MAD Perspectives Blog

The Power of Original Content

Peggy Dau - Monday, April 03, 2017

What did you watch on 'TV' last night? Did you watch it on your TV or on your device? Was it live, recorded or streaming? Actually, it doesn't matter. There is a lot of powerful original scripted content being created and delivered into our homes. Despite the rise of reality TV that is cheaper to produce, consumers are enjoying great dramatic series. Just look at the 2016 Emmys nominees for Best Drama:  Game of Thrones (winner), The Americans, House of Cards, Downton Abbey, Better Call Saul, Mr. Robot and Homeland. These series represent “addictive” content with passionate fans that consume each episode live and on-demand. 

Boston Consulting Group (BCG) has noted the rise of content creation in their September 2016 The Future of Television report. The report reflects upon the disruption of the Free-to-Air/Pay TV business model by the s Direct-to-Consumer (D2C) distribution of video via OTT channels. As OTT providers have grown in popularity, so has the demand for flexibility and volume of scripted content. While broadcast TV depends on a combination of scripted, sports and entertainment content, it is the entertainment programming that drives the bulk of broadcaster or Pay TV operator revenue. Additionally, BCG notes the increased value of top tier content, namely sports and scripted or unscripted entertainment content.

Content budgets are on the rise. Netflix has announced an anticipated spend of over $7B on original content creation in 2017. Amazon is on track for the same amount, while broadcasters NBC and CBS will each spend over $4B. It is the lifetime value of scripted content that is not only benefiting the producers and rights holders of that content, but also the consumer.

As a consumer, I find myself recording more broadcast programming even as I stream content online. For me it is about convenience. I can watch this season’s episodes of Scandal live or on-demand, based on my schedule. Or, I can binge watch past seasons of Scandal (as if I could wait that long!) on Netflix. However, content is big business for distributors and rights holders. The traditional broadcast revenue model is dependent on advertising, while content producers generate revenue from licensing. Often the broadcaster (e.g., CBS, NBC, ABC, FOX) is also the content producer. Top tier content creates greater long-term revenue than sub-par content.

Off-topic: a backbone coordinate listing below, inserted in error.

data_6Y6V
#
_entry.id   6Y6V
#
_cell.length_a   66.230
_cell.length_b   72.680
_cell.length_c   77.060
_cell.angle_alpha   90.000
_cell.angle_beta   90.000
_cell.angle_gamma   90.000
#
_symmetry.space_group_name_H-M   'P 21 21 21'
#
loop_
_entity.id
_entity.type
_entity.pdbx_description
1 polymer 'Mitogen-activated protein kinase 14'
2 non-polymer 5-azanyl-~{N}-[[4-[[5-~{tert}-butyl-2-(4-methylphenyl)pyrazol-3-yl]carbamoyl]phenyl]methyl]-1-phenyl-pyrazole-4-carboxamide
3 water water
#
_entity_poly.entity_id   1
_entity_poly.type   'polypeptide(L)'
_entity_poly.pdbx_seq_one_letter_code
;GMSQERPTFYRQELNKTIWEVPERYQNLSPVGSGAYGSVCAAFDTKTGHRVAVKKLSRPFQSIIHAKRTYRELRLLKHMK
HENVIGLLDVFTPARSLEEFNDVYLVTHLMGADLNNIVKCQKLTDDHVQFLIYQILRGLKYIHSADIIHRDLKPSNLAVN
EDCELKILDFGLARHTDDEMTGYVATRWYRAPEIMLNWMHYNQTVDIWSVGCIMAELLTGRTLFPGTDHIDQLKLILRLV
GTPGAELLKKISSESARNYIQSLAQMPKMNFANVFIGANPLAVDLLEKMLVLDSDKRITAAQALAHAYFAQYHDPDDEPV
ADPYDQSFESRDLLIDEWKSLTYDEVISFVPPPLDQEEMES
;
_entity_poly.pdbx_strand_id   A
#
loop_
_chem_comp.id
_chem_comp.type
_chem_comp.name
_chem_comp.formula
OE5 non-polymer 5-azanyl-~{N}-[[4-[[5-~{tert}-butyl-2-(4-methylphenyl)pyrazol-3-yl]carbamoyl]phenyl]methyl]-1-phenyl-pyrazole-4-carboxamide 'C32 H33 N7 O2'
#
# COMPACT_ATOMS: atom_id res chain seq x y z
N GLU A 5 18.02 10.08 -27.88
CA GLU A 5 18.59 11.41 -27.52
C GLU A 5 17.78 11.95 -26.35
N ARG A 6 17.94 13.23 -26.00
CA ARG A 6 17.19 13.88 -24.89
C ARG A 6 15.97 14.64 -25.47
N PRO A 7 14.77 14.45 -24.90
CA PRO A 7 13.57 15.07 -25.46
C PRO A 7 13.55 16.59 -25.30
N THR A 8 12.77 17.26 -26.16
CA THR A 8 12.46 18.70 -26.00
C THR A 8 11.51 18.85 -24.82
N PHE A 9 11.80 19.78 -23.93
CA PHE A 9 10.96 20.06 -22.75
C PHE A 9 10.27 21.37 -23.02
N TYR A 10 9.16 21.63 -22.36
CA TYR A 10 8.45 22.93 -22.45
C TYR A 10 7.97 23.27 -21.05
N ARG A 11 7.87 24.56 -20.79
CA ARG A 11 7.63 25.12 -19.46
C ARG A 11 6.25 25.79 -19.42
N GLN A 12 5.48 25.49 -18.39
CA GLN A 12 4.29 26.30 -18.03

Of course hugely popular content drives up advertising rates, but it also increases licensing revenue. While advertising revenue is tied to a specific broadcast season, licensing revenue is recurring. For example, the NBC hit Friends, which ran from 1994-2004, is still in syndication. Warner Brothers earns ~$1B per year in syndication rights for Friends. 

Accenture’s The Future of Broadcasting V report notes the economic value of original content. Broadcasters such as the UK’s ITV have shifted their revenue strategies to place more emphasis on content and reduce their dependency on advertising revenue. In 2008, advertising represented almost 69% of ITV’s revenue. By strategic investment in its content production subsidiary, ITV Studios, and acquiring other content production companies, ITV has increased both their domestic and international content licensing revenue. A focused content strategy has diversified their revenue flow and potentially improved their overall financial performance.

Accenture has also found that broadcasters who earn at least 20% of their revenue from content production and licensing outperform peers who rely on ad income alone. They achieve better capital efficiency and larger operating margins. It’s no wonder that content production is on the rise. Libraries of original scripted content not only improve long-term revenue projections, they send a message to consumers about the broadcaster’s commitment to providing their audience with quality content. 

Content IS King.

What's your perspective?





Olympic Inspiration for Innovation

Peggy Dau - Monday, October 03, 2016


Quadrennial sporting events like the Olympics and FIFA World Cup have become benchmarks in how we consume and enjoy live content. The broadcast industry invests in advancing technology and preparation for these events is HUGE. Do other industries have similar events that drive innovation and technological advancement? If we look at other consumer-centric industries like retail or hospitality, we can see industry disruption in the form of e-commerce, online travel sties and e-payments. If we look at financial services, retail banking technology continues to evolve around mobile and online banking. But, there are no significant or recurring events that drive technology innovation.

The Olympics, as an example, drives and inspire technologists and broadcasters to create new ways to engage the viewing audience. Any way to capture a better images, share a more compelling store and encourage incremental viewing is on the table. Broadcasters test technology in advance of these global events. And consumers anticipate how these technologies will enhance their viewing experience.  To be clear, tech advancements around sports are not limited to the broadcast community. Rio was the inspiration for technology such as underwater lap counters, electronic scoring for archery - with accuracy to within .2mm, balloons with high-resolution cameras for security.

However, the technology that enhanced our viewing experience included:

      •      - Drone cameras to provide better view of rowing
  •      - Augmented reality to highlight diving entries into the pool or swimmers setting world record paces
  •      - Virtual reality footage providing Samsung Gear VR users with exclusive immersive experiences
  •      - 4K content provided by NBC to Olympic Broadcast Services partners and NHK in Japan (albeit with a 24 hour delay due to the time it takes to process 4K footage)